Under Senate Republicans’ draft version of what was previously known as the American Health Care Act (AHCA), people with diabetes would not be charged more in premiums because of their preexisting condition. However, the plan gives states the option to allow insurers to opt out of providing essential health benefits with their plans.
In other words, the legislation, now dubbed the Better Care Reconciliation Act of 2017, creates the possibility of a scenario in which a person with Type 1 could get insurance at the same rate as the general population, but the insurance plan he or she is covered under may not pay for insulin.
That is an early takeaway of initial reports by the New York Times, the Washington Post, and Politico of the Senate plan which was unveiled on Thursday after weeks of secrecy. The proposed legislation was crafted by a small team of Republican Senators and aides in a process that left Democratic lawmakers and even some Republican senators in the dark. The legislation is reported to be not substantially different from the House version of the AHCA, which passed in May.
It appears that the Senate version of the bill attempts to mitigate some of the harsh edges of the House bill, which has drawn fierce public opposition particularly because of how it handled those with preexisting conditions like diabetes. The House version includes the so-called MacArthur amendment, which would allow insurers to charge higher premiums for those with preexisting conditions. Like the Senate version, the House bill also would allow states to cut what are characterized as essential health benefits, or minimum services that a health plan must cover; essential health benefits can include everything from drug coverage to maternity care.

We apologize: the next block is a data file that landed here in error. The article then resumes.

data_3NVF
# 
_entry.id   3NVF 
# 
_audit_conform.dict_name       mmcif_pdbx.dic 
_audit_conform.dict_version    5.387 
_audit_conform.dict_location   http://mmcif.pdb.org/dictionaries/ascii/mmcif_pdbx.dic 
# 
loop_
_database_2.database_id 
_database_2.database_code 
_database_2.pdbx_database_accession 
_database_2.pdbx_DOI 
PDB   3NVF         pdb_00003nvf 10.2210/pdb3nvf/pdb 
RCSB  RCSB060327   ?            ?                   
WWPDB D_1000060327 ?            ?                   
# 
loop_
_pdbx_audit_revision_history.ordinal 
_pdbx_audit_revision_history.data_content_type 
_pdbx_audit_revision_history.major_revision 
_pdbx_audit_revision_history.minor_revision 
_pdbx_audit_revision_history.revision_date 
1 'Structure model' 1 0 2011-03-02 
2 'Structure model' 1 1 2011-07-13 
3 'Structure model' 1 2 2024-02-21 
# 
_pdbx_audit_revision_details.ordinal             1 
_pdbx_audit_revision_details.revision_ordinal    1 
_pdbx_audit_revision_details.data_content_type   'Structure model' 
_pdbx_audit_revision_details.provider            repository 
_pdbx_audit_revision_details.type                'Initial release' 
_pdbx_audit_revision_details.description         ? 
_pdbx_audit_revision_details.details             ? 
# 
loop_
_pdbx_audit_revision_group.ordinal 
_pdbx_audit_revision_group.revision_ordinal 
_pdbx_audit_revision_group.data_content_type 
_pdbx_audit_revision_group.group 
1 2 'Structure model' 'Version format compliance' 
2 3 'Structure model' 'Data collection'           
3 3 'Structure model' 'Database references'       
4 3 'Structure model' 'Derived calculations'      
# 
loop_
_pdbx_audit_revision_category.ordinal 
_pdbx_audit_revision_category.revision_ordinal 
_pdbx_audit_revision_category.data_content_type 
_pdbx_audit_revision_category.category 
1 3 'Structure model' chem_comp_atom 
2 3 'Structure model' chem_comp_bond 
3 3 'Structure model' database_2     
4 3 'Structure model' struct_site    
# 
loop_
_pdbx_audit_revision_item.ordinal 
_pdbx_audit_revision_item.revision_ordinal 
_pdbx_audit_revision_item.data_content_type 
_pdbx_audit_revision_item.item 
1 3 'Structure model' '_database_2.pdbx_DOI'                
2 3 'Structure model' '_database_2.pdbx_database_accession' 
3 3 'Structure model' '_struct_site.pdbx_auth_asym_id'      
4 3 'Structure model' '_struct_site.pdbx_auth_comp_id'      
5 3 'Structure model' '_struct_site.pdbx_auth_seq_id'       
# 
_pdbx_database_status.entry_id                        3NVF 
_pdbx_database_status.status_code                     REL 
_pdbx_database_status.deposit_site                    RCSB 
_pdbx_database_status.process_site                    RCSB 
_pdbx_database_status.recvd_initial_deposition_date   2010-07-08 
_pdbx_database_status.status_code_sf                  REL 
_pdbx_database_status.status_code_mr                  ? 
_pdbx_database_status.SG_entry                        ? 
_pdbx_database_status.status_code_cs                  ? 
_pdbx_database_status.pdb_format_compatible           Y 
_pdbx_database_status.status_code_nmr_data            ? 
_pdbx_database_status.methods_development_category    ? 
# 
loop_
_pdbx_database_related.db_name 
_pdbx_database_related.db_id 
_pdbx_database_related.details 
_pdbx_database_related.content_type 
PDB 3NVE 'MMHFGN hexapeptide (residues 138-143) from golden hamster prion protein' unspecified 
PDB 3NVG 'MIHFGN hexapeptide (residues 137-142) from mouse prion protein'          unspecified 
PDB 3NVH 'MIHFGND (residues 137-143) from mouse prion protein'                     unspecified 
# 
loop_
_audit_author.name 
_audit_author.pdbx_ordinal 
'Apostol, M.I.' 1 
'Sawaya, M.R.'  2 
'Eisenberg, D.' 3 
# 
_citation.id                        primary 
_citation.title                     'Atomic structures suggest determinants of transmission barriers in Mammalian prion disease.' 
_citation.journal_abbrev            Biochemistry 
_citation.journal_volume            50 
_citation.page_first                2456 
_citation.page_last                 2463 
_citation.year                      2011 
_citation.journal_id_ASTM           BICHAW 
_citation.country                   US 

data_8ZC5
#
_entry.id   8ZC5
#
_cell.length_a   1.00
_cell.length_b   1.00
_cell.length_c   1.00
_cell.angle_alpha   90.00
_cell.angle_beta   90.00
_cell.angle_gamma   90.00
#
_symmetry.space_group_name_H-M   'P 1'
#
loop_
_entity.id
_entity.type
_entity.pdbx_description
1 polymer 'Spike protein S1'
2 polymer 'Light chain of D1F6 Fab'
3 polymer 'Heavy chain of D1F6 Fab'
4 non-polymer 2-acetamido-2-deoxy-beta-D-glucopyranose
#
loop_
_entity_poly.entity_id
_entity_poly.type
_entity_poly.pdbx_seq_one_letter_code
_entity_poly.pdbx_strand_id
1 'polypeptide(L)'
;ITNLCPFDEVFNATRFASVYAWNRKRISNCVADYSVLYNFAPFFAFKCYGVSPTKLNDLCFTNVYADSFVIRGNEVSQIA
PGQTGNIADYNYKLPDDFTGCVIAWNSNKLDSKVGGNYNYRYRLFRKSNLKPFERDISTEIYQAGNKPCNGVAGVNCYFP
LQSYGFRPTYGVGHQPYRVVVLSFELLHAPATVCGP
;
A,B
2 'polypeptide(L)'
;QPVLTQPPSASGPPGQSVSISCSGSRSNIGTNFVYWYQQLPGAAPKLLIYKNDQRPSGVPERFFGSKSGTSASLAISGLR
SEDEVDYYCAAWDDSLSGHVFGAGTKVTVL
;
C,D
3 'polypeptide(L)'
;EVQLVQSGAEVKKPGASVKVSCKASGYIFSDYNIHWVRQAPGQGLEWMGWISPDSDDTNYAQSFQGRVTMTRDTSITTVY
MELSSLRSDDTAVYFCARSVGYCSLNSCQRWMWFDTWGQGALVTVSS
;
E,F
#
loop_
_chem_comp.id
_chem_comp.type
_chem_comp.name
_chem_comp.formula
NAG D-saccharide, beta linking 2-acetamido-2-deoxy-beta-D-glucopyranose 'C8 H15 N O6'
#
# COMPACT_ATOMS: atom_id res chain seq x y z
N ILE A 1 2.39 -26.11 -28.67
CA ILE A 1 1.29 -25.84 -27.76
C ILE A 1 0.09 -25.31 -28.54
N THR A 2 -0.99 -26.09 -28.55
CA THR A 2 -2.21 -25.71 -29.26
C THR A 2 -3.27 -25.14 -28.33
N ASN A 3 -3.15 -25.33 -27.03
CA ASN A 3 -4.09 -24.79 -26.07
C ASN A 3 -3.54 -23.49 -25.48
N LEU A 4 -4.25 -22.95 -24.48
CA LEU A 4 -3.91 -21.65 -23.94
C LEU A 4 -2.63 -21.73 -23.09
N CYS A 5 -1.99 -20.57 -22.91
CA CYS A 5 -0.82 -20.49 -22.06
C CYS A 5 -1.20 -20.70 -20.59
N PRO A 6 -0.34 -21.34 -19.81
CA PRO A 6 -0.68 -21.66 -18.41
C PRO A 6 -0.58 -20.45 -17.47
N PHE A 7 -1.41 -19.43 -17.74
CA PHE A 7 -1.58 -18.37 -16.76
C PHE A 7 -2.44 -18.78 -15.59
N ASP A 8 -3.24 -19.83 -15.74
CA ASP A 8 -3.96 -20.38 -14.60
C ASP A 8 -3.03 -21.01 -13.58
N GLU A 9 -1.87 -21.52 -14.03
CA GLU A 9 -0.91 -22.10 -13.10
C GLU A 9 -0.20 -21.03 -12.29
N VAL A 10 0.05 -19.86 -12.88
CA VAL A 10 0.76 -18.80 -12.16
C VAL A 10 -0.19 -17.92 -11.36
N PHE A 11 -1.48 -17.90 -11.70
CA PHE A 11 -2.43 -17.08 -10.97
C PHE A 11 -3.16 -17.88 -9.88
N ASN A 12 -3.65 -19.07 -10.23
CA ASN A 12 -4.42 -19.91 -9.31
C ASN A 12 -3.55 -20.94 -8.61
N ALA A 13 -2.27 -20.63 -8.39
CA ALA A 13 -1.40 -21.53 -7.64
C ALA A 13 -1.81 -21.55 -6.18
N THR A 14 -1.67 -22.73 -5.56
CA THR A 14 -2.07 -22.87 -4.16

The MacArthur amendment was included in the House bill to win votes from the more conservative members of the Republican caucus in that chamber. According to media reports, Senate Majority Leader Mitch McConnell (R-KY) is trying to walk a delicate line in an attempt to appease both the conservative and moderate wings of the Senate Republican caucus. The ban on higher premiums for those with preexisting conditions appears to be a concession towards moderate Republican senators, while an end to essential health benefits protection appears to be a concession toward the conservative wing. Facing uniform opposition from Democrats in the Senate, Republicans must vote as a unified block in favor of the bill for it to pass, and Senator McConnell has only three votes to spare among his caucus.
In a move that also will impact thousands with diabetes, both bills would dramatically reshape Medicaid. The Senate bill provides a longer timeline than the House bill for the wind-down of the Medicaid expansion that occurred under the Affordable Care Act, but they both change the funding for Medicaid provided to the states from open-ended to a fixed budget.
The Affordable Care Act, which this legislation would repeal and replace, was the first national legislation which barred insurers from charging more for preexisting conditions; it also was the first national legislation to set the standard for essential health benefits.
It is believed that Senator McConnell wishes to bring the repeal-and-replace legislation to a vote sometime early next week. Insulin Nation will continue to report on this story as developments arise.
You can read the text of the bill here: https://www.budget.senate.gov/imo/media/doc/SENATEHEALTHCARE.pdf
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